Phelps swam the anchor leg of the gold medal-winning team to win his 19th medal during his storied Olympics career, putting him ahead of Russian gymnast Larissa Latynina. It was a moment of tremendous accomplishment for Phelps and a nice way of avenging disappointment earlier in the day.
Phelps came into the 200-meter butterfly as a heavy favorite and undefeated in the race in international competition since 2003. But despite his impressive track record in the event, including two gold medals, Phelps faltered at the end of the race and finished second behind South Africa's Chad le Clos.
In women's swimming, 17-year-old American Missy Franklin, who has been compared to Phelps, didn't have quite as much success. After winning her first Olympic gold medal on Monday, Franklin barely missed medaling by .01 seconds in the 200-meter freestyle on Tuesday. Her American teammate, Allison Schmitt, won the race with an Olympic record time.
Chinese teenager Ye Shiwen, who has been accused of doping after setting a world record in the 400-meter individual medley, won another gold medal on Tuesday. Ye set an Olympic record in the 200-meter individual medley behind a strong freestyle leg to end the race. If all of her records hold up, she'll have put together one of the most impressive performances in women's swimming history, but doping allegations will likely persist after the London Games.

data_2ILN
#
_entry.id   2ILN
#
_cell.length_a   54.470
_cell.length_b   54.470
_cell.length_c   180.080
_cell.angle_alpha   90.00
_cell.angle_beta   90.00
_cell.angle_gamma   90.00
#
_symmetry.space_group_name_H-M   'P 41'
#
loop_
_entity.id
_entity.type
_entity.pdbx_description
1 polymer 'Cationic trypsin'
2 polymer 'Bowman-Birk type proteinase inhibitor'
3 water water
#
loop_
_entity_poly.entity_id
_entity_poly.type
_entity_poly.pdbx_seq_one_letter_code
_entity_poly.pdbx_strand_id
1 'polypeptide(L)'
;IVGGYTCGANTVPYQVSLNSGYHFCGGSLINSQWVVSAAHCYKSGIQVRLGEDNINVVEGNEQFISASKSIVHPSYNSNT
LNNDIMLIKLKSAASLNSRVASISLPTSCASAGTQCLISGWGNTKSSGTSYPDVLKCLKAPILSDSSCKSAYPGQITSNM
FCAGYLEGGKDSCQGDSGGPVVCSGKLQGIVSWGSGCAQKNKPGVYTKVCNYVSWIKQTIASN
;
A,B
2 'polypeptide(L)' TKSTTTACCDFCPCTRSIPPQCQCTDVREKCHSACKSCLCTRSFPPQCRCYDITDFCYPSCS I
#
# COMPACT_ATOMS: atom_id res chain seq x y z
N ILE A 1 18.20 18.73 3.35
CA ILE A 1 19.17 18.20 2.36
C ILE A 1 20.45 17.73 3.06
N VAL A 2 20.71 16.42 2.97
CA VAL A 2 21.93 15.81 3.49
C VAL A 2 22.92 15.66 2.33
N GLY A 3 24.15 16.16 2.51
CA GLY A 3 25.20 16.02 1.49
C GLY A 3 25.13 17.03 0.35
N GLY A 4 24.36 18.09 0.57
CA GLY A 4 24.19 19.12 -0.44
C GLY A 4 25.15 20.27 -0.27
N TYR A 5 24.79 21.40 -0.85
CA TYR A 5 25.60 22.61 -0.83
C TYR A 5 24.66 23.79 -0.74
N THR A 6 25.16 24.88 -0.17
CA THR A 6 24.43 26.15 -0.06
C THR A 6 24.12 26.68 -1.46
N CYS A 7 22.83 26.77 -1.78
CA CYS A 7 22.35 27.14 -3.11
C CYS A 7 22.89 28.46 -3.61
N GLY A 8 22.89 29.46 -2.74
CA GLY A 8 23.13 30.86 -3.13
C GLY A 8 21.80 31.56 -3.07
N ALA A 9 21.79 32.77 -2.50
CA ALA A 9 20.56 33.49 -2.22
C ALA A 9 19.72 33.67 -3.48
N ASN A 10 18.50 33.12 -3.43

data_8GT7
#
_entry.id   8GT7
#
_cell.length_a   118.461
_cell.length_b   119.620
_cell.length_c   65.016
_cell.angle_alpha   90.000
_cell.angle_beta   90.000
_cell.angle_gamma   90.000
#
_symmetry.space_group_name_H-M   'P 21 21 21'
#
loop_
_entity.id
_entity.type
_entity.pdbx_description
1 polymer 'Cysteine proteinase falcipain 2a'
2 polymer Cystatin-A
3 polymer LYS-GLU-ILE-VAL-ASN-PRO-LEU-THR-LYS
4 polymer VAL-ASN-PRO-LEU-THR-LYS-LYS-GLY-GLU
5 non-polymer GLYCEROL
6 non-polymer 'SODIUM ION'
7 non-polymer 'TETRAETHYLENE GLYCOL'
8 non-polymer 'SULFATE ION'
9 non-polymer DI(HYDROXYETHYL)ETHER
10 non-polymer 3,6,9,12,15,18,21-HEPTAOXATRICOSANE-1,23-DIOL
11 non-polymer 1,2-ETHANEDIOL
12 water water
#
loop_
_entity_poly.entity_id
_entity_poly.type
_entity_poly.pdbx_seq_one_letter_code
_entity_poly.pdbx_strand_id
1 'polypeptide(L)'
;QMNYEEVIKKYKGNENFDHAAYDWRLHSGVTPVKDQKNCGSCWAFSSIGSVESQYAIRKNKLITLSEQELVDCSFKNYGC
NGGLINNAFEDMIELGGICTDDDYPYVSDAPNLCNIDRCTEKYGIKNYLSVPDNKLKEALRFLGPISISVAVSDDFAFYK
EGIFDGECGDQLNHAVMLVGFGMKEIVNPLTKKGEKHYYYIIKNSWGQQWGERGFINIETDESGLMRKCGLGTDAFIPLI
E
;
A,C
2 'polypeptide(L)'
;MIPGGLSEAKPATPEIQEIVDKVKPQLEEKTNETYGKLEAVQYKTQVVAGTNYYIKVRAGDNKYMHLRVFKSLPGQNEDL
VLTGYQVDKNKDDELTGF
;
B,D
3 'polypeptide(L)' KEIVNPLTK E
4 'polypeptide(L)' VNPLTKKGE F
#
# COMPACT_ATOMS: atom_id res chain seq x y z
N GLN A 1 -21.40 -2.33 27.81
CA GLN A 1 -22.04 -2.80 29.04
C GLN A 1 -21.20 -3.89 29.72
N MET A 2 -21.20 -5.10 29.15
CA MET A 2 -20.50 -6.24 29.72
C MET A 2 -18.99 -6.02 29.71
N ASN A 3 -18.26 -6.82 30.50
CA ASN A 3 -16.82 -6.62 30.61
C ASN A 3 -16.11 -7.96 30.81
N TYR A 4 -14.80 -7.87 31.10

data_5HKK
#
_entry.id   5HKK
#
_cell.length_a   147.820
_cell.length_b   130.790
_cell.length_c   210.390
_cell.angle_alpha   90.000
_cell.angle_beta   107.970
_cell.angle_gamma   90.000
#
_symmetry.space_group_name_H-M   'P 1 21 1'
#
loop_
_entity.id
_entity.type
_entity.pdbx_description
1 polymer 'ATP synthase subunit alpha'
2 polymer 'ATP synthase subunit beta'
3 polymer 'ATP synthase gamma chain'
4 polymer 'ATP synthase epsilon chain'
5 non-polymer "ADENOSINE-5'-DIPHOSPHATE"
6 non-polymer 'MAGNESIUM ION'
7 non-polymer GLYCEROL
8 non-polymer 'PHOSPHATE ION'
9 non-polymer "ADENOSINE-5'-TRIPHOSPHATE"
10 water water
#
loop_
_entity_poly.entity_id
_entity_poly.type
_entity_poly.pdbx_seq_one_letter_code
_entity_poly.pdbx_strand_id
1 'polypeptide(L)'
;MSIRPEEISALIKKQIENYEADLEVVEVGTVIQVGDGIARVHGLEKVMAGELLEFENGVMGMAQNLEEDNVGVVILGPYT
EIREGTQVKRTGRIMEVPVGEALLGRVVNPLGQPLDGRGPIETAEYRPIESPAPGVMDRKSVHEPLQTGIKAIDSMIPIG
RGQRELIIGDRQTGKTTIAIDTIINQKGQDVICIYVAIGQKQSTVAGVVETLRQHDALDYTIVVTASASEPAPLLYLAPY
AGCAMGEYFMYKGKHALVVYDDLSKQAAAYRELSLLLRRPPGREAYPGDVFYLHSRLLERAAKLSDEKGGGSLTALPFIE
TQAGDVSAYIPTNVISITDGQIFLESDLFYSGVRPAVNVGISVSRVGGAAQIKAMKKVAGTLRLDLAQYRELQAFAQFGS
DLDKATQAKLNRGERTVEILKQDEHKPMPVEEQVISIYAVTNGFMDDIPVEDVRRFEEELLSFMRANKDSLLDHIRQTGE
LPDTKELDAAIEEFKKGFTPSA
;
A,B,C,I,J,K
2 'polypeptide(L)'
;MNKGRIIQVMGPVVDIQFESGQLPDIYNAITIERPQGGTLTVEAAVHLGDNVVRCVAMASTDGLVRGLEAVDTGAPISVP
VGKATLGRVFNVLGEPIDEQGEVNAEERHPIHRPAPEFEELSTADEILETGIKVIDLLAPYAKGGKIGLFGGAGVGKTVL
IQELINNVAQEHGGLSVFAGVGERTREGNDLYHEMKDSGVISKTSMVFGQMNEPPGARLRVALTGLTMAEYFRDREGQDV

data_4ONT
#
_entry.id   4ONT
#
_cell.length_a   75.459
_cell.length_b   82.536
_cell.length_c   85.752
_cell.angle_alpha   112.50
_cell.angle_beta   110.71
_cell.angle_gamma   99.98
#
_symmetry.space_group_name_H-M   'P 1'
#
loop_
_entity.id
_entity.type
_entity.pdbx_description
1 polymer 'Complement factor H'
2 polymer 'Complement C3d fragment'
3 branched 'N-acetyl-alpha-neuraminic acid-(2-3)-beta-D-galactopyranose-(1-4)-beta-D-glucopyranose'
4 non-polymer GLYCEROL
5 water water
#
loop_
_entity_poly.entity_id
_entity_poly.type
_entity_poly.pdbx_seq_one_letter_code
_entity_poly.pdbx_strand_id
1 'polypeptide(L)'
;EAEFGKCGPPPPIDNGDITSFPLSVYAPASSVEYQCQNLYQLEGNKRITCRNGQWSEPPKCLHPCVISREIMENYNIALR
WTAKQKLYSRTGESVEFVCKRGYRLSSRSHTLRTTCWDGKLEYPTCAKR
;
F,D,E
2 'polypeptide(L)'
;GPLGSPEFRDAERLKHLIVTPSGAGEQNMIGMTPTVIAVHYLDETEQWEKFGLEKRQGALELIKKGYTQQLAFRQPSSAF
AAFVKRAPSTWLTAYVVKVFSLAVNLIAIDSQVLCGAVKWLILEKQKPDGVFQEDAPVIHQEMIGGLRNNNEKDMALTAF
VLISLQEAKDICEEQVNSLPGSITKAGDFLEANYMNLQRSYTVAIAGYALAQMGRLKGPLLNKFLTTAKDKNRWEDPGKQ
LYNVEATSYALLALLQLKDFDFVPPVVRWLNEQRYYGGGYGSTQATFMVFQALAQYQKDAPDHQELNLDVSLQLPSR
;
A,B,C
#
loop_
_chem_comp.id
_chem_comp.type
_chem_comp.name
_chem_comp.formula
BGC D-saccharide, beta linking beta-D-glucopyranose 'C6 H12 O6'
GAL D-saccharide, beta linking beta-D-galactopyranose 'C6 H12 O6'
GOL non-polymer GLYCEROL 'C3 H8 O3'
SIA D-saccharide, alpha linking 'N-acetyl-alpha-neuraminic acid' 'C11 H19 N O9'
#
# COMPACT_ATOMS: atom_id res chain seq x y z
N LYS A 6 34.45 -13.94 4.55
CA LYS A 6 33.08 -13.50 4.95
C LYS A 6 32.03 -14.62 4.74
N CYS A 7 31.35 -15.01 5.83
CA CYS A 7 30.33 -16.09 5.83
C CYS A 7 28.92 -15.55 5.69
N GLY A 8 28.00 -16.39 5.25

In other big news, the United States women's gymnastics team won its first team gold medal since Kerri Strug guided the Americans to victory in 1996. The U.S. team crushed the competition; Russia finished more than five points behind, starting a debate on whether it is the greatest U.S. gymnastics team of all time.
"Others might disagree. The '96 team might disagree. But this is the best team," U.S. coach John Geddert said.
In tennis, France's Jo-Wilfried Tsonga defeated Canada's Milos Raonic in the longest set in Olympic history. Tsonga won 6-3, 3-6, 25-23 in a match that tennis fans surely won't forget anytime soon. After the match, Tsonga said the Olympic history is "the only way for me to write my name in history at the moment," acknowledging the dominance of tennis stars such as Roger Federer and Novak Djokovic.
Djokovic showed why he is such a star when he easily dispatched American Andy Roddick, 6-2, 6-1, in the second round of the men's tennis competition.
Notable women's tennis players Venus Williams and Maria Sharapova also easily advanced in the women's tennis competition on Tuesday.